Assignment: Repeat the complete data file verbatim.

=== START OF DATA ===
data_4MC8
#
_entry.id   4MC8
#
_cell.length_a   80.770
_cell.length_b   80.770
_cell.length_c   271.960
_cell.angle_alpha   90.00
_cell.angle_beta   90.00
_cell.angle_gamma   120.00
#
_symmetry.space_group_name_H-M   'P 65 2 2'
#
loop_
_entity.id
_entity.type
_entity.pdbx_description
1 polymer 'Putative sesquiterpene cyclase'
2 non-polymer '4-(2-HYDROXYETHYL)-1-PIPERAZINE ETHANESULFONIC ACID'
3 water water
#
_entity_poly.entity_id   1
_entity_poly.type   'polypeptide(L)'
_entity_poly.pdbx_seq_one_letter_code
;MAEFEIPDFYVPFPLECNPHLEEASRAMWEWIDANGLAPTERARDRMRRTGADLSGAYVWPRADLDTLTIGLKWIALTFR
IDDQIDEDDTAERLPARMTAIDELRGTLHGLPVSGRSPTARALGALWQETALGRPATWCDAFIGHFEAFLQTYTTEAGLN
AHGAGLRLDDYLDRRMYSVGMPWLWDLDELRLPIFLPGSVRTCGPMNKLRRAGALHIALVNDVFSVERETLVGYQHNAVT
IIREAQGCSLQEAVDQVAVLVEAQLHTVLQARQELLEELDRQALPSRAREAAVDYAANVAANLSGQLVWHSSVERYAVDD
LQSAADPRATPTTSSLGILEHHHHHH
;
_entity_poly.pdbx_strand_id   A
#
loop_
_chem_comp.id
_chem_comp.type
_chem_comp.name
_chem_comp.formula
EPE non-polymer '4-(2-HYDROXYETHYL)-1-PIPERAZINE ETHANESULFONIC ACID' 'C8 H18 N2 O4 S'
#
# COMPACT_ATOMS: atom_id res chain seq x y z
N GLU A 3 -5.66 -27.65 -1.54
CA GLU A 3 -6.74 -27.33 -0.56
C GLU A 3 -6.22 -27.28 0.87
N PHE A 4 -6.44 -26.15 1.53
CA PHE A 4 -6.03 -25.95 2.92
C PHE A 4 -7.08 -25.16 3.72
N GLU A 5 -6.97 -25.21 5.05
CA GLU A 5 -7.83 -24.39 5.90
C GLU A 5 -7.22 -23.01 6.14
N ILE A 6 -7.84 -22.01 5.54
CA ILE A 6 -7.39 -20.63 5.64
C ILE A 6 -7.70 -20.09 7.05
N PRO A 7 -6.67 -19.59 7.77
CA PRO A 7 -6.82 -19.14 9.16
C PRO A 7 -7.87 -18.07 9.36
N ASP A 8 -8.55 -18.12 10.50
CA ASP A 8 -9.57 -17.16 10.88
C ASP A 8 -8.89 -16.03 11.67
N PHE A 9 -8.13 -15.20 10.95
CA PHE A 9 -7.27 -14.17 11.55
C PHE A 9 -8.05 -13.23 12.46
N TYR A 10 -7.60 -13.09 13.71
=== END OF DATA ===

data_4MC8
#
_entry.id   4MC8
#
_cell.length_a   80.770
_cell.length_b   80.770
_cell.length_c   271.960
_cell.angle_alpha   90.00
_cell.angle_beta   90.00
_cell.angle_gamma   120.00
#
_symmetry.space_group_name_H-M   'P 65 2 2'
#
loop_
_entity.id
_entity.type
_entity.pdbx_description
1 polymer 'Putative sesquiterpene cyclase'
2 non-polymer '4-(2-HYDROXYETHYL)-1-PIPERAZINE ETHANESULFONIC ACID'
3 water water
#
_entity_poly.entity_id   1
_entity_poly.type   'polypeptide(L)'
_entity_poly.pdbx_seq_one_letter_code
;MAEFEIPDFYVPFPLECNPHLEEASRAMWEWIDANGLAPTERARDRMRRTGADLSGAYVWPRADLDTLTIGLKWIALTFR
IDDQIDEDDTAERLPARMTAIDELRGTLHGLPVSGRSPTARALGALWQETALGRPATWCDAFIGHFEAFLQTYTTEAGLN
AHGAGLRLDDYLDRRMYSVGMPWLWDLDELRLPIFLPGSVRTCGPMNKLRRAGALHIALVNDVFSVERETLVGYQHNAVT
IIREAQGCSLQEAVDQVAVLVEAQLHTVLQARQELLEELDRQALPSRAREAAVDYAANVAANLSGQLVWHSSVERYAVDD
LQSAADPRATPTTSSLGILEHHHHHH
;
_entity_poly.pdbx_strand_id   A
#
loop_
_chem_comp.id
_chem_comp.type
_chem_comp.name
_chem_comp.formula
EPE non-polymer '4-(2-HYDROXYETHYL)-1-PIPERAZINE ETHANESULFONIC ACID' 'C8 H18 N2 O4 S'
#
# COMPACT_ATOMS: atom_id res chain seq x y z
N GLU A 3 -5.66 -27.65 -1.54
CA GLU A 3 -6.74 -27.33 -0.56
C GLU A 3 -6.22 -27.28 0.87
N PHE A 4 -6.44 -26.15 1.53
CA PHE A 4 -6.03 -25.95 2.92
C PHE A 4 -7.08 -25.16 3.72
N GLU A 5 -6.97 -25.21 5.05
CA GLU A 5 -7.83 -24.39 5.90
C GLU A 5 -7.22 -23.01 6.14
N ILE A 6 -7.84 -22.01 5.54
CA ILE A 6 -7.39 -20.63 5.64
C ILE A 6 -7.70 -20.09 7.05
N PRO A 7 -6.67 -19.59 7.77
CA PRO A 7 -6.82 -19.14 9.16
C PRO A 7 -7.87 -18.07 9.36
N ASP A 8 -8.55 -18.12 10.50
CA ASP A 8 -9.57 -17.16 10.88
C ASP A 8 -8.89 -16.03 11.67
N PHE A 9 -8.13 -15.20 10.95
CA PHE A 9 -7.27 -14.17 11.55
C PHE A 9 -8.05 -13.23 12.46
N TYR A 10 -7.60 -13.09 13.71